On Thursday’s NPR morning edition, Bharat Ramamurti, deputy director of the White House National Economic Council, said the Biden administration plans to try to recoup some of the concessions it made with the debt-straightening bill in future legislation.
Host Layla Fadell said, “Many progressives, including your former boss, Senator Elizabeth Warren (D-Massachusetts), are really frustrated. He called parts of the deal “really bad”, citing concessions, climate change and working conditions for those seeking to introduce a new tax on the wealthy. What is the administration’s message to soon-to-be voters progressives like Warren and Sen. Bernie Sanders (I-Vermont)? “
Ramamurti said, “Well, as the president said, this is a compromise. And a compromise means no one can get exactly what they want. thinks there are elements we share some of these concerns with and if it had been up to us we wouldn’t have included them, but they were priorities for the Republican Party. In a divided world, agreements will have to reflect that reality.”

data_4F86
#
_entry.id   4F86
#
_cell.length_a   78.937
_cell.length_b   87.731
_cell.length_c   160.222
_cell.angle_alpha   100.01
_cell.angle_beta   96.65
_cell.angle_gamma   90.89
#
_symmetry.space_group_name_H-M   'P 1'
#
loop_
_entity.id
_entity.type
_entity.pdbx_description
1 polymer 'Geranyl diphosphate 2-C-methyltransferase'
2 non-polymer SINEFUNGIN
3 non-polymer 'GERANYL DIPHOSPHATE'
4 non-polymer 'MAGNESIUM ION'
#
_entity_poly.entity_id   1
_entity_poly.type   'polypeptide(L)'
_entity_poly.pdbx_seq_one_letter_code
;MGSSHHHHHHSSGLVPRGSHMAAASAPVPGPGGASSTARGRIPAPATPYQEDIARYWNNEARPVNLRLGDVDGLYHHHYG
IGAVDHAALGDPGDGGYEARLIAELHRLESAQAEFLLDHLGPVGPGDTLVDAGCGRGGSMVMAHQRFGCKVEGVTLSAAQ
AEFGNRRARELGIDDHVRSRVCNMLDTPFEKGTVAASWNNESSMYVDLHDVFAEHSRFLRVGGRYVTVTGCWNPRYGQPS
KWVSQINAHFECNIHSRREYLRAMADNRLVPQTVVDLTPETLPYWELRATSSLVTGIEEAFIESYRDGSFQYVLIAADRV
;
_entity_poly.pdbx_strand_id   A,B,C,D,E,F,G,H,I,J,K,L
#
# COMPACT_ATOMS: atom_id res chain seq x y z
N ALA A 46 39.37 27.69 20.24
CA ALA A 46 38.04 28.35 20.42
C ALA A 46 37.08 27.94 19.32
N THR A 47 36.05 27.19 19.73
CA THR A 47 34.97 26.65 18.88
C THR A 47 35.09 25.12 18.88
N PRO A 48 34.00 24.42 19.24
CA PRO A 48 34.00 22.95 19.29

Fadell then asked, “Do you think these are temporary concessions, or are they something the administration will try to recoup in future legislation?”
Ramamurti replied: Of course, at least the door will be opened, or the possibility of future change will be left open. For example, some cuts in funding to the IRS (which we didn’t necessarily agree with), but that certainly doesn’t rule out the possibility of adding more funding to the department in the future. “
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